Objective: The effects of interference, competition, and distraction on cognitive processing are unclearly understood, particularly regarding type and intensity of auditory distraction across a variety of cognitive processing tasks. Method: The purpose of this investigation was to report two experiments that sought to explore the effects of types of distraction (4-talker babble; word repetition; combined 4-talker babble with word repetition) when compared to a control condition of quiet on a range of computerized measures (simple reaction time; choice reaction time; serial pattern matching; lexical decision-making; visual selective attention; response reversal and rapid visual scanning; and form discrimination) in 40 young adults (Experiment 1). Results: Few distraction effects were found on cognitive processing at the comfortable loudness level (40dB SL). In Experiment 2, statistically significant differences for choice reaction time and serial pattern matching (working memory) were found in both speed and accuracy when distractions were presented at perceived uncomfortable loudness levels (ULL) and compared with conditions of quiet and comfortable loudness level (40dB SL). Conclusion: Cognitive resource allocation models may be useful in interpreting the effects of auditory distraction on cognitive-linguistic processing, and this model may help to explain differential distraction effects in clinical populations with attention deficits.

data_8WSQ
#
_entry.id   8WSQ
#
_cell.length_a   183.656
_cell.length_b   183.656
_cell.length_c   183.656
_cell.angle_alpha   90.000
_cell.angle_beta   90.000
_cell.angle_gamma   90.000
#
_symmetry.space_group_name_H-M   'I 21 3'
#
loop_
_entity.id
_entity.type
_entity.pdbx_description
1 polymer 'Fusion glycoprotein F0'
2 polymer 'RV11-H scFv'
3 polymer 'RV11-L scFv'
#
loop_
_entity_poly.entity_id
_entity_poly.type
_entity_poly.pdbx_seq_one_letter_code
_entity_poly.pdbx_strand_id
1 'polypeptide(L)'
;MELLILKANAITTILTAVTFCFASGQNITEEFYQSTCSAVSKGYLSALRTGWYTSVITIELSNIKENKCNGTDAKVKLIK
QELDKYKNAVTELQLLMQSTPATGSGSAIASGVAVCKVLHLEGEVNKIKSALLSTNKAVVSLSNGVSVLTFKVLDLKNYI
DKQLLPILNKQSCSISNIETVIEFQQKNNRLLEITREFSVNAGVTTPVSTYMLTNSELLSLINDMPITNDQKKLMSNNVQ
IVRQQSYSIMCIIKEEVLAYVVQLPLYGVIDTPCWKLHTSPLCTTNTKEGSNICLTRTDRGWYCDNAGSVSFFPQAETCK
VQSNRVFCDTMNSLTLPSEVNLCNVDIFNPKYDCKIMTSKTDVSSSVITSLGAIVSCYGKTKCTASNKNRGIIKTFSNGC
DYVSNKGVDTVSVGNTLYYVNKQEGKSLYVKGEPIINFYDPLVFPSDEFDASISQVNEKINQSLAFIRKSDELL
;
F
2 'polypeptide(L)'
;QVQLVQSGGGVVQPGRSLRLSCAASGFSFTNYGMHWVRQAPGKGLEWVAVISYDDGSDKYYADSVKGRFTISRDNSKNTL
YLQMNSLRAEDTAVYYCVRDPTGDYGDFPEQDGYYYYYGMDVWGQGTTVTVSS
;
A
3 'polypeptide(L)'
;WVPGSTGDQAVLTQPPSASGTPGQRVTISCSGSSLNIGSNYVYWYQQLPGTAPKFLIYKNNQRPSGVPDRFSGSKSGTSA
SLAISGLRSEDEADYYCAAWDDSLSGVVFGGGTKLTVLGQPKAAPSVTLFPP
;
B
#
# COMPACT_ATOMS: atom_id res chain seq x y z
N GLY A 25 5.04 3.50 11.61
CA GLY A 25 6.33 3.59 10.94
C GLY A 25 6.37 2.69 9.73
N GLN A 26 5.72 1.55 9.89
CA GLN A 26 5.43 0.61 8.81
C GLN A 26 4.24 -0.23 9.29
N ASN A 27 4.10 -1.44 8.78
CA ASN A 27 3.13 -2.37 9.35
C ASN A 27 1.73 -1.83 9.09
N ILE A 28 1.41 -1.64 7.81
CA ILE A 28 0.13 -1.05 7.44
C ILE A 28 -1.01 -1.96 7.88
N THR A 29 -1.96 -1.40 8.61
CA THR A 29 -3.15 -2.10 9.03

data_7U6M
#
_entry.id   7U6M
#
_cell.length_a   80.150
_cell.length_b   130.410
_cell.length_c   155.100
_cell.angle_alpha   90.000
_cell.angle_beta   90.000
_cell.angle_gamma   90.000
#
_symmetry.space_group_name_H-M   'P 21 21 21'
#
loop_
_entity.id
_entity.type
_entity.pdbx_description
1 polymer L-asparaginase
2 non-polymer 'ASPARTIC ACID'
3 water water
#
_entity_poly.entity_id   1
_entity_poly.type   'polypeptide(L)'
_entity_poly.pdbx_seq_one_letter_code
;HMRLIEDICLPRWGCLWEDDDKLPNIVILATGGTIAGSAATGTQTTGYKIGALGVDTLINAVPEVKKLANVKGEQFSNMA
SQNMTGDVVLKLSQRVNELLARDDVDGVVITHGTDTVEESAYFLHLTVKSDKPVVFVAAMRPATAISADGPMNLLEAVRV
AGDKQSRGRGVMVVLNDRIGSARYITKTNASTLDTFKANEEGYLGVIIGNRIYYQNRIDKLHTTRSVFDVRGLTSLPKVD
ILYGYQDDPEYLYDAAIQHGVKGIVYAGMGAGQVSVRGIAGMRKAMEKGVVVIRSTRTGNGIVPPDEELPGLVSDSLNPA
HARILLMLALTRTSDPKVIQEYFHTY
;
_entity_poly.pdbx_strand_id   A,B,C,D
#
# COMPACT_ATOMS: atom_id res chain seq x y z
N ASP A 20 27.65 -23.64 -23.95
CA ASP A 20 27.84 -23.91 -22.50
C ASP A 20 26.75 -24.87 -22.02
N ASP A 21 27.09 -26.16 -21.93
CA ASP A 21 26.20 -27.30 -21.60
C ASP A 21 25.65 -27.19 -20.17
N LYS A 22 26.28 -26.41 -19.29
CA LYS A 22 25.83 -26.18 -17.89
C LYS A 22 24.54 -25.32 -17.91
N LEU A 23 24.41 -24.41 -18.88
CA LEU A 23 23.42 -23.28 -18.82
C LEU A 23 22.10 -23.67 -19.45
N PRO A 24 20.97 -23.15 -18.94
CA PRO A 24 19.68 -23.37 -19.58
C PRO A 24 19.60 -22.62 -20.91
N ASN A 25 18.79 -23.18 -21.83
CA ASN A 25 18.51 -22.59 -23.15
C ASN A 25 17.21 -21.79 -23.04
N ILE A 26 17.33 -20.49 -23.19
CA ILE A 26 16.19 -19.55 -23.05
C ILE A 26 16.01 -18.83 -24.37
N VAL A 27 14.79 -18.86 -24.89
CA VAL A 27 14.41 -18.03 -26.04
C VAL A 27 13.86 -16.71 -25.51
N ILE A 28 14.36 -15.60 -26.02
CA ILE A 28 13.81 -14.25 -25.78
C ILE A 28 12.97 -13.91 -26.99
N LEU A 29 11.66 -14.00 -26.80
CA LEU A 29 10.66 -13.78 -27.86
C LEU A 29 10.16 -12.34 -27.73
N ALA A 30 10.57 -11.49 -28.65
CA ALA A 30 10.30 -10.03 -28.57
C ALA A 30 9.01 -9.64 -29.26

- Reaction time
- Uncomfortable loudness
ASJC Scopus subject areas
- Developmental and Educational Psychology
- Clinical Psychology